Differences in social preference between the sexes during ontogeny drive segregation in a precocial species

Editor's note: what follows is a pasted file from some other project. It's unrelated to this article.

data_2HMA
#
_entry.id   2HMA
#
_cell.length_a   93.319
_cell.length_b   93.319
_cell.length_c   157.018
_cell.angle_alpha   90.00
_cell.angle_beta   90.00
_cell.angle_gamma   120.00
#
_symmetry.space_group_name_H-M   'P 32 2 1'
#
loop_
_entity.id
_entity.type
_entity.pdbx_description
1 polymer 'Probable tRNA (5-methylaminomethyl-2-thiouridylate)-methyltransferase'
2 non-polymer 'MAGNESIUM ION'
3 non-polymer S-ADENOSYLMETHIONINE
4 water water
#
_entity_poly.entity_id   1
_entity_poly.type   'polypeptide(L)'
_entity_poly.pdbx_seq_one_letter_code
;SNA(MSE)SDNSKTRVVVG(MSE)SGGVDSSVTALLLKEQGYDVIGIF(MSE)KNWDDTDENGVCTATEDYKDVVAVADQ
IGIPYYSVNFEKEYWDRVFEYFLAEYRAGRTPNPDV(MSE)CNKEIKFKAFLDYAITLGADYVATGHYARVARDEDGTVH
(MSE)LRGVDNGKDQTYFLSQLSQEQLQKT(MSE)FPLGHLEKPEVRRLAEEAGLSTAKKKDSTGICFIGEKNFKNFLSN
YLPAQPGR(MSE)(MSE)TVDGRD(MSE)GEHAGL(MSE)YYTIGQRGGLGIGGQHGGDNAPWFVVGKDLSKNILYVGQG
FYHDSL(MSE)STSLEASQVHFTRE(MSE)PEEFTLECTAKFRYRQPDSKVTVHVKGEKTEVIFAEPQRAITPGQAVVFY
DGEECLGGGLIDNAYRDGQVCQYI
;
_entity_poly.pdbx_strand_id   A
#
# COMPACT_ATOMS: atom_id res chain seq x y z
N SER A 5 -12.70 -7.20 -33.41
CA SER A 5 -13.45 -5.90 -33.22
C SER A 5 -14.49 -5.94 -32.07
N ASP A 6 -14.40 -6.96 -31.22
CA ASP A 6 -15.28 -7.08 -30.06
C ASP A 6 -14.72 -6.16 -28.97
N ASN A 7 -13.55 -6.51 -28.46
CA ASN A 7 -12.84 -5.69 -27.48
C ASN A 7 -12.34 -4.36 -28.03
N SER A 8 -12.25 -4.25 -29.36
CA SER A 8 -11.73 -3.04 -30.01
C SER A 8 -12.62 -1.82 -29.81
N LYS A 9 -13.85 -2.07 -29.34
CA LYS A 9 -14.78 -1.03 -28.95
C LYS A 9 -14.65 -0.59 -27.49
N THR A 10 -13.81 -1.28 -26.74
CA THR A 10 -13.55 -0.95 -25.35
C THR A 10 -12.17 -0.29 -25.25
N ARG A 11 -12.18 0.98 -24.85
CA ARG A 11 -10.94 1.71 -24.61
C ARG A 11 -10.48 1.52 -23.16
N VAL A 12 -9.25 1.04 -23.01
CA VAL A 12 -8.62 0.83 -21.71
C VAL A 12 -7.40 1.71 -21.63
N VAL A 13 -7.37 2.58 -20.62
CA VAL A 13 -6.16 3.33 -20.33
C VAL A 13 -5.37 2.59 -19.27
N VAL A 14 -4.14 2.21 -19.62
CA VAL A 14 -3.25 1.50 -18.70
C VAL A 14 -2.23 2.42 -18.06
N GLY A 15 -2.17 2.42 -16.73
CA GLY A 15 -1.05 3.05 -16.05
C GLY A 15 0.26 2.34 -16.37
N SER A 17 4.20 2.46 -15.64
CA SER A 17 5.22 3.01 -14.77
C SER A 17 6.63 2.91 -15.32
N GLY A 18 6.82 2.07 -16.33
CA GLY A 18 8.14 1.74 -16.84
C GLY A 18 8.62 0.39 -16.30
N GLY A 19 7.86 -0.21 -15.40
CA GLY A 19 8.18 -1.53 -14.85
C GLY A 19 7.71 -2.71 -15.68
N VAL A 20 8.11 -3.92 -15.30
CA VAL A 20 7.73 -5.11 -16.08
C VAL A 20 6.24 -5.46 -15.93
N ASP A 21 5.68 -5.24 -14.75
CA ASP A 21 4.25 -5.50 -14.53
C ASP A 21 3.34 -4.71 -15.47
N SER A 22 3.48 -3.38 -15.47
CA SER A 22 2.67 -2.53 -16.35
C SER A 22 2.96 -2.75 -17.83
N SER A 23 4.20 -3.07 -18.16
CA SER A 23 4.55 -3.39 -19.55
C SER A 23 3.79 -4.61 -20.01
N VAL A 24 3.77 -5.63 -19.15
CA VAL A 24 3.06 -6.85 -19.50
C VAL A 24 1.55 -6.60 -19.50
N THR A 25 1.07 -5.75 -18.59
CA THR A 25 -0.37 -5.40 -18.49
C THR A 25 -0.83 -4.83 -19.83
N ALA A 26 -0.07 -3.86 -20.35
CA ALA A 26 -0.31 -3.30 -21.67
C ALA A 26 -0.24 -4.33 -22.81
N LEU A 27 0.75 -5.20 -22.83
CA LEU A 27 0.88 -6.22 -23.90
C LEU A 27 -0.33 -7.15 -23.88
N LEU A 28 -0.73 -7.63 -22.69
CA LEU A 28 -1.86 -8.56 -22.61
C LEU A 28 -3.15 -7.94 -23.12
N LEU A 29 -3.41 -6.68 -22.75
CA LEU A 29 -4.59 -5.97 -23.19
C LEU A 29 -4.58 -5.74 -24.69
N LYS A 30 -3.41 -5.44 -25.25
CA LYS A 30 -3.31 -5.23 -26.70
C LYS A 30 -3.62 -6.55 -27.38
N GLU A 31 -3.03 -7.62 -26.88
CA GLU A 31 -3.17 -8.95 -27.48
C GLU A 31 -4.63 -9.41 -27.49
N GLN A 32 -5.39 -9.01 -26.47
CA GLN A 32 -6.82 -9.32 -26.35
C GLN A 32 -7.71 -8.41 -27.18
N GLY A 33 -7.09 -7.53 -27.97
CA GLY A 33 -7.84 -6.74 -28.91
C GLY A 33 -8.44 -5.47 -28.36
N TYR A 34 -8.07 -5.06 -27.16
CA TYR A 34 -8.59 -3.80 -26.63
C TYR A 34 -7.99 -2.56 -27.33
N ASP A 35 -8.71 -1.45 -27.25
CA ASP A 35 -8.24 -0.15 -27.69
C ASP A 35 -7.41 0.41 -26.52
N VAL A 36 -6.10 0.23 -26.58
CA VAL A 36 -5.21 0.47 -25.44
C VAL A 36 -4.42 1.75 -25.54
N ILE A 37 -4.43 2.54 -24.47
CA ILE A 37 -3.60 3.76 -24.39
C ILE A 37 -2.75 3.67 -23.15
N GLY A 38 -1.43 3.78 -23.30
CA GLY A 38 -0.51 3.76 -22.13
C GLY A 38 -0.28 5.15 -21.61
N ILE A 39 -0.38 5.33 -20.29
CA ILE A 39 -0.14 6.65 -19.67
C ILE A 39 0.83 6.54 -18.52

Hypotheses for why animals sexually segregate typically rely on adult traits, such as differences in sexual roles causing differential habitat preferences, or size dimorphism inducing differences in diet or behaviour. However, segregation can occur in juveniles before such roles or size dimorphism is well established. In young humans, leading hypotheses suggest that (1) sexes differ in their activity and the synchronisation of behaviour causes segregation and (2) sexes separate in order to learn and maximise future reproductive roles. We reared pheasants, Phasianus colchicus, from hatching in the absence of adults in a controlled environment. Females aggregated with their own sex from hatching, whereas males initially exhibited random association, but segregation became pronounced with age. The increase in segregation corresponded to an increase in sexual size dimorphism. By standardising habitat availability and diet and by removing predation risk, we could disregard the Predation Risk and the Forage Selection Hypotheses operating at this age. Activity budgets did not differ between the sexes, providing no support for the Behavioural Synchrony or the Activity Budget Hypotheses. Both sexes preferentially approached groups of unfamiliar, same-sex birds in binary choice tests, providing support for the Social Preference Hypothesis. Females may segregate to avoid male aggression. Sexual segregation may become established early in development, especially in precocial species, such as pheasants. A clear understanding of ontogenetic factors is essential to further our understanding of adult assortment patterns. Assortment by sex may not be inherent, but rather emerge as a consequence of social interactions early in life.